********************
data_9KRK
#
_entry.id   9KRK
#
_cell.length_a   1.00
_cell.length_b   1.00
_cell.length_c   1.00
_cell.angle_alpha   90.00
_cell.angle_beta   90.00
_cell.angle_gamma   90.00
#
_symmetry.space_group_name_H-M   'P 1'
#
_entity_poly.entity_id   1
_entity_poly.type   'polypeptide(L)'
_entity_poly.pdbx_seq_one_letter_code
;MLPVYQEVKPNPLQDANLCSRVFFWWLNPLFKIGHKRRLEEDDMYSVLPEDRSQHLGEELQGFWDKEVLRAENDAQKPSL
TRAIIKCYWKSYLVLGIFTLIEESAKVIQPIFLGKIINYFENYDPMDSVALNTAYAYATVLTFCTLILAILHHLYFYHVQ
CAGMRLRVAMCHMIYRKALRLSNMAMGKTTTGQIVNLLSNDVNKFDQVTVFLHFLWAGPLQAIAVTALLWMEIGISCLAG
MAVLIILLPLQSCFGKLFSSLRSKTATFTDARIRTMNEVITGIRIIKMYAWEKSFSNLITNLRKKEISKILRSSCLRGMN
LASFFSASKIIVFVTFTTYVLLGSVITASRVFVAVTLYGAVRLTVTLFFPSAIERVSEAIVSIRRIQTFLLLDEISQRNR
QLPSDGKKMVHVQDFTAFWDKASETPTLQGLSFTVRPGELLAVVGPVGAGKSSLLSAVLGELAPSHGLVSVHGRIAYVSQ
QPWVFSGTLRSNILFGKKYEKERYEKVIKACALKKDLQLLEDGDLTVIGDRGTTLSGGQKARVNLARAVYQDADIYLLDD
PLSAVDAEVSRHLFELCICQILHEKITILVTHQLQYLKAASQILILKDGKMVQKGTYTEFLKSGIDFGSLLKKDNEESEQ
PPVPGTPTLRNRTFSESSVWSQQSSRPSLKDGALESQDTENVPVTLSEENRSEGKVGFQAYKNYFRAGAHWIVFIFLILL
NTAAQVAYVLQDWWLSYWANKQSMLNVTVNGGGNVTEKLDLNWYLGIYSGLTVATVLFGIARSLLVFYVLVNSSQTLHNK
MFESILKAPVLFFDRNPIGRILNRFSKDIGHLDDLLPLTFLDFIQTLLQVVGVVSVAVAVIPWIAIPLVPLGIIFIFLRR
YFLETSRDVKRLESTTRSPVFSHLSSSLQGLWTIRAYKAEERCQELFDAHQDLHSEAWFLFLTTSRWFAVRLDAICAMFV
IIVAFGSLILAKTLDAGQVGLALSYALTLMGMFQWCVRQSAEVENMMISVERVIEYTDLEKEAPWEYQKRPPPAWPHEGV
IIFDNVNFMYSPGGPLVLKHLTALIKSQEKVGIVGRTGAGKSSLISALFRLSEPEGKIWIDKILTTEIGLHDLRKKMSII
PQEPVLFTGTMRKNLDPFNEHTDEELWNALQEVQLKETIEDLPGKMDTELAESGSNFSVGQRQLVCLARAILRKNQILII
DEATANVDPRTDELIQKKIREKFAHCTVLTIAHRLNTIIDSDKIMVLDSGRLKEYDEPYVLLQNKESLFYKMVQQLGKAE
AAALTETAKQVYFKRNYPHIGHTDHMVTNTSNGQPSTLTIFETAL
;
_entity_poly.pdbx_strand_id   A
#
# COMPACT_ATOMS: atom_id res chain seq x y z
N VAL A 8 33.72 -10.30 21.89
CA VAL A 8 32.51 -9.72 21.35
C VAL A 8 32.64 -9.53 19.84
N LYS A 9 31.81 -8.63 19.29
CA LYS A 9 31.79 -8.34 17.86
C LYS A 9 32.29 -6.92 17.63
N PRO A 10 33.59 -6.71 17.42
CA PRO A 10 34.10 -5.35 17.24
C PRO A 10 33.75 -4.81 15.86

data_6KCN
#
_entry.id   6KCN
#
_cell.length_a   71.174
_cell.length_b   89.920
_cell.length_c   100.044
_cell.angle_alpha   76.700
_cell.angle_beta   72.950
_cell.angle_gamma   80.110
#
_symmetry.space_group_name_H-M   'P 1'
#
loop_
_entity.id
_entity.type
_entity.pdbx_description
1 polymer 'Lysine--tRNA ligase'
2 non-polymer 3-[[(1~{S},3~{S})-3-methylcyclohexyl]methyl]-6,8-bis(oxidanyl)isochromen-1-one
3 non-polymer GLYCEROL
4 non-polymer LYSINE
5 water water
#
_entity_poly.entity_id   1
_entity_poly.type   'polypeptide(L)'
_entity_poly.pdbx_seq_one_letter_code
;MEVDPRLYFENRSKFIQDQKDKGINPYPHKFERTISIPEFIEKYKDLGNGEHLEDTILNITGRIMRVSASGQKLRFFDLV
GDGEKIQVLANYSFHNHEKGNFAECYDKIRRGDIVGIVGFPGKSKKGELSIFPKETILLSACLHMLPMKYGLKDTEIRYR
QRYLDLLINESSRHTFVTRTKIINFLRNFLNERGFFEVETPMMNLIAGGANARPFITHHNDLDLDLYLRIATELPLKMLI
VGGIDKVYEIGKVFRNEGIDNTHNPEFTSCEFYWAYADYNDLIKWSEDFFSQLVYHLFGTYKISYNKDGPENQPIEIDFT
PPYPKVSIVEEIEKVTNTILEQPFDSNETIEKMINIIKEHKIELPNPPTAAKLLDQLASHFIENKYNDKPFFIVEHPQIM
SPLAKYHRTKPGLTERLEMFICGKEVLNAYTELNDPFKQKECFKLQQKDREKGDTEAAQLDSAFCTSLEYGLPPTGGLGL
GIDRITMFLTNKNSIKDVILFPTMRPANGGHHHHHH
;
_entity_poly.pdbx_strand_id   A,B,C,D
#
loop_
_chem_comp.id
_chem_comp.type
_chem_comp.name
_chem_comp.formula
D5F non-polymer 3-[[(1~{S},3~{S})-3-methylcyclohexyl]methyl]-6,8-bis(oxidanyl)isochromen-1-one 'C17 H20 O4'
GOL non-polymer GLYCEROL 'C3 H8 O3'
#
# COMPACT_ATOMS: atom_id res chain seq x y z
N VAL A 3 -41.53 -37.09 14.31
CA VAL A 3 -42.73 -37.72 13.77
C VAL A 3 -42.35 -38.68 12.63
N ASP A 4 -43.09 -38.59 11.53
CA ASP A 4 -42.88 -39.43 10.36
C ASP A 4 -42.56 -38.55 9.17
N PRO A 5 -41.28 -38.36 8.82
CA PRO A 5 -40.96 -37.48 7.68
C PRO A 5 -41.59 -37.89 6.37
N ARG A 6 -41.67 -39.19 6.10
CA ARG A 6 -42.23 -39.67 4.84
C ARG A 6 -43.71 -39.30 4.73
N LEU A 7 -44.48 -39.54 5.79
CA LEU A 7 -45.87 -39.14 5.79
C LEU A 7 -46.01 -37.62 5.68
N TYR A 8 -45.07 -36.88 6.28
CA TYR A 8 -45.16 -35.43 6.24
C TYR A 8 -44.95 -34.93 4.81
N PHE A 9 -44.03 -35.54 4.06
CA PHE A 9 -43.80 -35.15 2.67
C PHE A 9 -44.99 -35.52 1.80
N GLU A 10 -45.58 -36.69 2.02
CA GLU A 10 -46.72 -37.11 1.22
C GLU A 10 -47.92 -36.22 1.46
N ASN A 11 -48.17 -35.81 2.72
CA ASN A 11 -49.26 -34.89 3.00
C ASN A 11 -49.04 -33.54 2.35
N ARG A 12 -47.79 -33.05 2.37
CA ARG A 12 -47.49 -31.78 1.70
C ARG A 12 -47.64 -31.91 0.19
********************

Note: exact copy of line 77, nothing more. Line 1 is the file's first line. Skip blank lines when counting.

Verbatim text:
PPYPKVSIVEEIEKVTNTILEQPFDSNETIEKMINIIKEHKIELPNPPTAAKLLDQLASHFIENKYNDKPFFIVEHPQIM